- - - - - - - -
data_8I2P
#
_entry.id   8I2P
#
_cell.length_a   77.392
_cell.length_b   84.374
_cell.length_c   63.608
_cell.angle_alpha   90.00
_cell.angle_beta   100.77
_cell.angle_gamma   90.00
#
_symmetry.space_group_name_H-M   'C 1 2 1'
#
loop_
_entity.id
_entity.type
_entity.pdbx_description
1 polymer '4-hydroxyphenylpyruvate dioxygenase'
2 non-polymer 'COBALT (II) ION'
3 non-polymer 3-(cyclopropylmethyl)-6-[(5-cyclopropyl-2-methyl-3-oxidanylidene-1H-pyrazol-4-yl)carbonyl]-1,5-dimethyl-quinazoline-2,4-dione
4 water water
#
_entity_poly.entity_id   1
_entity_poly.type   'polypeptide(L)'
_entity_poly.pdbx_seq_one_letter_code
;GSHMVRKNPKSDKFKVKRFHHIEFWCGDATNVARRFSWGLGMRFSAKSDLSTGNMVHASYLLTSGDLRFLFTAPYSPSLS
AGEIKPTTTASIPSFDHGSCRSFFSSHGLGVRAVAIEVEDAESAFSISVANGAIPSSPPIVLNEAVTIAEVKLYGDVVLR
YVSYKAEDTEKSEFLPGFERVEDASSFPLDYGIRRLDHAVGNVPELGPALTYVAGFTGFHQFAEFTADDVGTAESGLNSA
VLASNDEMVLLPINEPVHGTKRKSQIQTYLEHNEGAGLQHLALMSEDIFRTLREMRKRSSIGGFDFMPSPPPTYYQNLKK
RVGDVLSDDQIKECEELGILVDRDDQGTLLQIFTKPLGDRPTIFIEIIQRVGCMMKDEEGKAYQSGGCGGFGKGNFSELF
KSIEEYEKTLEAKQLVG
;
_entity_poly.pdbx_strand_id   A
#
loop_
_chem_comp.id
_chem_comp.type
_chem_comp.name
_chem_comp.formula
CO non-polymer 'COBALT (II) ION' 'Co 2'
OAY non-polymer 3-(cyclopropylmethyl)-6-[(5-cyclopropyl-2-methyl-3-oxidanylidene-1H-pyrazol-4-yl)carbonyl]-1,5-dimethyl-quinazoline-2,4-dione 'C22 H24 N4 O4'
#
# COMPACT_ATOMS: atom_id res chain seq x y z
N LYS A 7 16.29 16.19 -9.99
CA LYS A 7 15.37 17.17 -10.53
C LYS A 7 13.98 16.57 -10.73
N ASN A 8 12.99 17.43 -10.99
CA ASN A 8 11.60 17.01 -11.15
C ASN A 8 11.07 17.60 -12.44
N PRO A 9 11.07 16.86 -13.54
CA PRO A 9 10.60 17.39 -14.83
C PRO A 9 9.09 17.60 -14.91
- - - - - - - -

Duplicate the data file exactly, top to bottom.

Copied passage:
data_8I2P
#
_entry.id   8I2P
#
_cell.length_a   77.392
_cell.length_b   84.374
_cell.length_c   63.608
_cell.angle_alpha   90.00
_cell.angle_beta   100.77
_cell.angle_gamma   90.00
#
_symmetry.space_group_name_H-M   'C 1 2 1'
#
loop_
_entity.id
_entity.type
_entity.pdbx_description
1 polymer '4-hydroxyphenylpyruvate dioxygenase'
2 non-polymer 'COBALT (II) ION'
3 non-polymer 3-(cyclopropylmethyl)-6-[(5-cyclopropyl-2-methyl-3-oxidanylidene-1H-pyrazol-4-yl)carbonyl]-1,5-dimethyl-quinazoline-2,4-dione
4 water water
#
_entity_poly.entity_id   1
_entity_poly.type   'polypeptide(L)'
_entity_poly.pdbx_seq_one_letter_code
;GSHMVRKNPKSDKFKVKRFHHIEFWCGDATNVARRFSWGLGMRFSAKSDLSTGNMVHASYLLTSGDLRFLFTAPYSPSLS
AGEIKPTTTASIPSFDHGSCRSFFSSHGLGVRAVAIEVEDAESAFSISVANGAIPSSPPIVLNEAVTIAEVKLYGDVVLR
YVSYKAEDTEKSEFLPGFERVEDASSFPLDYGIRRLDHAVGNVPELGPALTYVAGFTGFHQFAEFTADDVGTAESGLNSA
VLASNDEMVLLPINEPVHGTKRKSQIQTYLEHNEGAGLQHLALMSEDIFRTLREMRKRSSIGGFDFMPSPPPTYYQNLKK
RVGDVLSDDQIKECEELGILVDRDDQGTLLQIFTKPLGDRPTIFIEIIQRVGCMMKDEEGKAYQSGGCGGFGKGNFSELF
KSIEEYEKTLEAKQLVG
;
_entity_poly.pdbx_strand_id   A
#
loop_
_chem_comp.id
_chem_comp.type
_chem_comp.name
_chem_comp.formula
CO non-polymer 'COBALT (II) ION' 'Co 2'
OAY non-polymer 3-(cyclopropylmethyl)-6-[(5-cyclopropyl-2-methyl-3-oxidanylidene-1H-pyrazol-4-yl)carbonyl]-1,5-dimethyl-quinazoline-2,4-dione 'C22 H24 N4 O4'
#
# COMPACT_ATOMS: atom_id res chain seq x y z
N LYS A 7 16.29 16.19 -9.99
CA LYS A 7 15.37 17.17 -10.53
C LYS A 7 13.98 16.57 -10.73
N ASN A 8 12.99 17.43 -10.99
CA ASN A 8 11.60 17.01 -11.15
C ASN A 8 11.07 17.60 -12.44
N PRO A 9 11.07 16.86 -13.54
CA PRO A 9 10.60 17.39 -14.83
C PRO A 9 9.09 17.60 -14.91